Behind the Masks
The Real Life Ventures and Adventures of Trey and Batman
by Trey Nosrac
You may be alarmed to learn that aside from pseudonyms, literary license, and occasional exaggerations, this column is 94.7 per cent true.
Trey does indeed participate in harness racing at the fringes. Among his various escapades, he is a gambler, an owner, and a breeder of trotters. He operates on a small scale. Fiscal challenges keep him an enthusiastic minnow, not a whale. The horses referenced are real. The events in these rambles have usually happened, or are happening in real time. Trey is just a person who enjoys the sport, not an expert or insider. You probably know more about this sport than him…er…me.
Batman is the nom de plume of another real person, exactly the type of person we would like to see join our harness racing ranks… alive and with money. He enjoys many sports, has an impressive financial portfolio, and is very technologically literate. He is extremely analytical, retired, relocated, and inquisitive.
Despite dragging him to barns, breeding centers, horseraces, constantly bending his ear, and making him read this ridiculous column each week, he resists the charms of our beloved preoccupation. He has never owned or gambled on harness horses.
We are complete opposites in many respects but we are civil. I do not grab him by the lapels and scream, “Gamble on horse races, purchase a trotting yearling with me, get involved, and have fun.”
This is more than mere civility; he is tall and quite fit. For his part, he does not furrow his brow, point his finger at my nose, and say, “You’re stupid for tossing your money and time away on horses pulling goofy carts in circles.”
Jokes aside, and we do banter, something keeps me in our game, and something keeps him out of our game. Whatever drew me in has not enticed him. Much of the dialogue on this site is an attempt by me to go deeper into the mind of a non-believer, to look at our sport with new, fresh eyes and a mind not infected with the racing virus.
Here is a recent example of some repartee –
After a rambling preamble, I asked him a simple question.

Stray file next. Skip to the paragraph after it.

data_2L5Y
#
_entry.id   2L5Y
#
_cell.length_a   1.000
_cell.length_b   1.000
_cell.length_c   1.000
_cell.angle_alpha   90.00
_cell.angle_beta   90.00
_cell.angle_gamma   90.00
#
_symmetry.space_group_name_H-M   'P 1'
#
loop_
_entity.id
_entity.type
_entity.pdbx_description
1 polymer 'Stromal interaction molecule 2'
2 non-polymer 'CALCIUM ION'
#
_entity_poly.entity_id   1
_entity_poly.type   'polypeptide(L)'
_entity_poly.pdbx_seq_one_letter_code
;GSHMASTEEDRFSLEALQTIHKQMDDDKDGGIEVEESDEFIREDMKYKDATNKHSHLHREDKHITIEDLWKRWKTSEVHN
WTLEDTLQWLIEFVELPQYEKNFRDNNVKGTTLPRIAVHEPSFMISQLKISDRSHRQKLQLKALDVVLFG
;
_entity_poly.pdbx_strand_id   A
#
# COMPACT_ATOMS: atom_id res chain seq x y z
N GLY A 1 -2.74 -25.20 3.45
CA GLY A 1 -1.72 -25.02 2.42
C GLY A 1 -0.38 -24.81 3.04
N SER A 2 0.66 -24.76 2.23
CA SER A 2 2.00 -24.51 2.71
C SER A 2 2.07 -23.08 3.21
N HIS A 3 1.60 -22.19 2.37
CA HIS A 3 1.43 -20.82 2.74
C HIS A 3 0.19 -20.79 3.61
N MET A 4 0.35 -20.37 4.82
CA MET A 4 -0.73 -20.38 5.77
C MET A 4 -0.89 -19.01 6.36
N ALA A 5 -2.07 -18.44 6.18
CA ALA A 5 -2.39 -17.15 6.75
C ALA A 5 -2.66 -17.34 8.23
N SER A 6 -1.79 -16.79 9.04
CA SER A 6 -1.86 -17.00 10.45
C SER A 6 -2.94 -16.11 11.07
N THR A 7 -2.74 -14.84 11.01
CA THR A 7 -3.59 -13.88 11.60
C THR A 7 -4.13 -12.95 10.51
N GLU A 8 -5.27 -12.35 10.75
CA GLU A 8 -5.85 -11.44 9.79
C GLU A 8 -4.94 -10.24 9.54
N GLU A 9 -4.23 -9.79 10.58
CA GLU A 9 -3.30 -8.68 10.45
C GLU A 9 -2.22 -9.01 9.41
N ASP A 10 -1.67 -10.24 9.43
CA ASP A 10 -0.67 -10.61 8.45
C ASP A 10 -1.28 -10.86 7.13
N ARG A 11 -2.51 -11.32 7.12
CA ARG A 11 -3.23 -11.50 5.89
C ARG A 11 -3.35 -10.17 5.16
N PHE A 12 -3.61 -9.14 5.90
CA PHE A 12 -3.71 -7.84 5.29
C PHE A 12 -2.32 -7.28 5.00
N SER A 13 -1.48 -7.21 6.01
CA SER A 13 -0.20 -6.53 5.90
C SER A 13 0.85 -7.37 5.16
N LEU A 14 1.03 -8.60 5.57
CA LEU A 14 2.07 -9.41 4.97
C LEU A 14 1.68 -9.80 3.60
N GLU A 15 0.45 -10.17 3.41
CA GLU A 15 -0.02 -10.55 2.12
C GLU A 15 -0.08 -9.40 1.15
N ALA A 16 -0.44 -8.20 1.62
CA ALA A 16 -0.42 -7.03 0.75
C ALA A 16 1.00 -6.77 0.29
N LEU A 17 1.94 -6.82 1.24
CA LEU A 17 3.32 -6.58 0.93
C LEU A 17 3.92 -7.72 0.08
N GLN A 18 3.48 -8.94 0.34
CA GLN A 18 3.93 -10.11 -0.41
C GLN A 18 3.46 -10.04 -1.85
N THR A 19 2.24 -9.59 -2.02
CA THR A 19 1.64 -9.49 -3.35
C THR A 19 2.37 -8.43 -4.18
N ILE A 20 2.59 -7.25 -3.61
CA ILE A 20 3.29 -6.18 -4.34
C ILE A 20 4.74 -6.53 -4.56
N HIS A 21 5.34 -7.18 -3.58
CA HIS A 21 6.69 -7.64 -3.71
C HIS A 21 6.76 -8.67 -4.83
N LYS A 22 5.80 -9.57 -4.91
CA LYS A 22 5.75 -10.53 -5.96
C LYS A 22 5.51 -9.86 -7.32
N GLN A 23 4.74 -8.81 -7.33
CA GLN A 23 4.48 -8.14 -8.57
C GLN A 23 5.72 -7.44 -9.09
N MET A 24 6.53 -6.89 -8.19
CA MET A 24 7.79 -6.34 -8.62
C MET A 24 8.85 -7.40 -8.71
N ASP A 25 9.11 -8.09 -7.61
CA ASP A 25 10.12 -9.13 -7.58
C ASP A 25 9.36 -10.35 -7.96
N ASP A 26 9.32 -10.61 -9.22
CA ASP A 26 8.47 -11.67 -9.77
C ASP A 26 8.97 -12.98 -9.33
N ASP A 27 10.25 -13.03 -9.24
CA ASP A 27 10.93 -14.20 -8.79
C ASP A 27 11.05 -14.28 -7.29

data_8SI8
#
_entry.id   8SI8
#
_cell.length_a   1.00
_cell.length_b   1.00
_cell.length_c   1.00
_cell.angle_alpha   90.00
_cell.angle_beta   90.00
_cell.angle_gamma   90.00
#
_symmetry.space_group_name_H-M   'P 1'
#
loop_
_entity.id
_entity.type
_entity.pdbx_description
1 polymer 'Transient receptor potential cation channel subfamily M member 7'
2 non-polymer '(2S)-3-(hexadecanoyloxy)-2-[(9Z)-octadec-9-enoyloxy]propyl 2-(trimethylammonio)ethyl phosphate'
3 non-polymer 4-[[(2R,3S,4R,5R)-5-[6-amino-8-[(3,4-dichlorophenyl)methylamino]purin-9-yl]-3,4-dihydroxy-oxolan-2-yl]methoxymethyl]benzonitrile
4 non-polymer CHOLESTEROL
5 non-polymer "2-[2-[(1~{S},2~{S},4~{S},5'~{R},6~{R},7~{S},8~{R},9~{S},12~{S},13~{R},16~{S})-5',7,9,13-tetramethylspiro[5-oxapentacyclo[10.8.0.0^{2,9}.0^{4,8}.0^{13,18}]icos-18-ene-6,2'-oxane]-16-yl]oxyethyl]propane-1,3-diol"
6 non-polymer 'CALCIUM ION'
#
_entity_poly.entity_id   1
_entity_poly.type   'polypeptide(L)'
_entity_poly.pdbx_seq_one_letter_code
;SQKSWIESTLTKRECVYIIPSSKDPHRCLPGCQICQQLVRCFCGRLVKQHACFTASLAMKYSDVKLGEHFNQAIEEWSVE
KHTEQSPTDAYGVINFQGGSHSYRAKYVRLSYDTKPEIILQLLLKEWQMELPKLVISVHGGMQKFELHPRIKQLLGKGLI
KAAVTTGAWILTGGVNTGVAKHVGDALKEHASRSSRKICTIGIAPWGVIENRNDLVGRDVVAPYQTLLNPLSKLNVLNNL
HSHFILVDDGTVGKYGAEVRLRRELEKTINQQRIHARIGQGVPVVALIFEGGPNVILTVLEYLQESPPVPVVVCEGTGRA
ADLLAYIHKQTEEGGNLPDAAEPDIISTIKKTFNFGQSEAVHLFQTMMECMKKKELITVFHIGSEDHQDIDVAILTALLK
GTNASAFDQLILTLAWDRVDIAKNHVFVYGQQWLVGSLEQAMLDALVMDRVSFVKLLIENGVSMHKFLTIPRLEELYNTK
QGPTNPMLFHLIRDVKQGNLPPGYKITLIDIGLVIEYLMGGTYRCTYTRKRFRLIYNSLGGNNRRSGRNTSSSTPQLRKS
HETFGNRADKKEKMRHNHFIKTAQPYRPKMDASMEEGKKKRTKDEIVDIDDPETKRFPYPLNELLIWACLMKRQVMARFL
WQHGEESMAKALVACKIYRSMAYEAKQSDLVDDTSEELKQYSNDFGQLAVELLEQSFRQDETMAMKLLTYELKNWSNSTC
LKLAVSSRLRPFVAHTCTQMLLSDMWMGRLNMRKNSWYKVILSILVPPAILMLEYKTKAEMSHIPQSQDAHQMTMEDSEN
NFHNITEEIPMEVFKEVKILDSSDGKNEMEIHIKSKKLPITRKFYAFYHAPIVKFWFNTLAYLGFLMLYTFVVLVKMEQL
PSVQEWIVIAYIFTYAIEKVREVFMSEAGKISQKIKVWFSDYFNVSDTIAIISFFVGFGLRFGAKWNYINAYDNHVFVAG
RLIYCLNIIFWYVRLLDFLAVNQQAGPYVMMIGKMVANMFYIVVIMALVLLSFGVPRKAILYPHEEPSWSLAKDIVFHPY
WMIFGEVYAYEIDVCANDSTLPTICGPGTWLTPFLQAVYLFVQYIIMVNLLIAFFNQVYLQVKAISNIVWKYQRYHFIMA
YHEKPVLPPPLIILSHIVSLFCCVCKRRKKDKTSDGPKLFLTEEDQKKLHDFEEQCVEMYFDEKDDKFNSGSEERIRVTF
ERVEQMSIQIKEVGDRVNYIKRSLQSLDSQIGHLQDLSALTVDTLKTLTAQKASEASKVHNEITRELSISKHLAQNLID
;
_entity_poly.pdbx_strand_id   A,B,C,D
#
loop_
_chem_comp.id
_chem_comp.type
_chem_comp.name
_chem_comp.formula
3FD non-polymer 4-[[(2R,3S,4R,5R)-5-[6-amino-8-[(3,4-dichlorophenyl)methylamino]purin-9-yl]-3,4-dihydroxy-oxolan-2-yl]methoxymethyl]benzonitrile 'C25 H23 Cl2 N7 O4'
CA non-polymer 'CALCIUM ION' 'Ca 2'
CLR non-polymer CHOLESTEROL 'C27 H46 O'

“Gambling on the races and owning horses are thinking games. They are intriguing to me, but you avoid them the same way I avoid gainful employment. I try to put myself in your head to figure out why you do not get involved. Here is a simple list of obstacles that might stop you from joining me in the world of trotters and pacers. Give me one of these that I can work with…”
One by one, I ran through a list, “Losing money… animal rights… cheating… drugs… time…. learning curve… feeling like it is too complicated or too intimidating.”
He thought for a second and replied, “Learning curve is directly related to time involved, since like Sgt. Schultz, ‘I know nuthink!’ The data you pour over is intimidating. A newbie would be throwing money away trying to compete with buyers or gamblers who have in-depth knowledge of the sport. “
With a frown, I shot back, “I asked you for ONE reason, you gave me five smackdowns. I see that your conversion to the dark side will not be easy. Let us take, ‘I know nuthink,’ which, by the way, was not even on the list. To me, this reason does not abide. In my delusional world, NOT knowing anything is the best part. Nobody knows anything before they know something.”
“It’s a big leap for a newbie,” he said.
I said, “Four years ago, I did not know anything about Snooker. I never saw a frame or a match. I didn’t know the rules, didn’t know a single player, didn’t know the Crucible from a containing safety to bulk at dead weight using the spider. Today, I am quite snooker literate. I don’t sacrifice my other vices, I just add to the list. I can vouch for the concept that spending massive amounts of time and money as an ignorant fool is quite refreshing.”
He turned the table and asked, “So why did you get interested in snooker?”
This made me pause, “I don’t know, I think I stumbled across the game on a YouTube video. No wait, wait, now I remember, it was a magazine article, a New York Times article about a snooker player with an unusual backstory. The article made the player out to be some sort of genius savant. After I read the story, I went to YouTube to see him in action and to see what the sport was all about. I watched a few matches. That got the snooker ball rolling. Things snowballed from there.”
He just nodded.
I got philosophical, “You know, these are amazing times we live in. Twenty years ago, I would have read that article about snooker and it goes nowhere. Today, without leaving the couch, you can go deep into a new sport or hobby. My quest is to lead you deep into harness horse racing.”
He shook his head, “An impossible quest my friend, you are tilting at a windmill.”
“Hey man, windmills are what we do in harness racing. Plus, you may recall that Don Quixote wound up on a horse named Rocinante and his pal, Sancho Panza, rode a donkey named Dapple. They had legendary adventures – just saying.”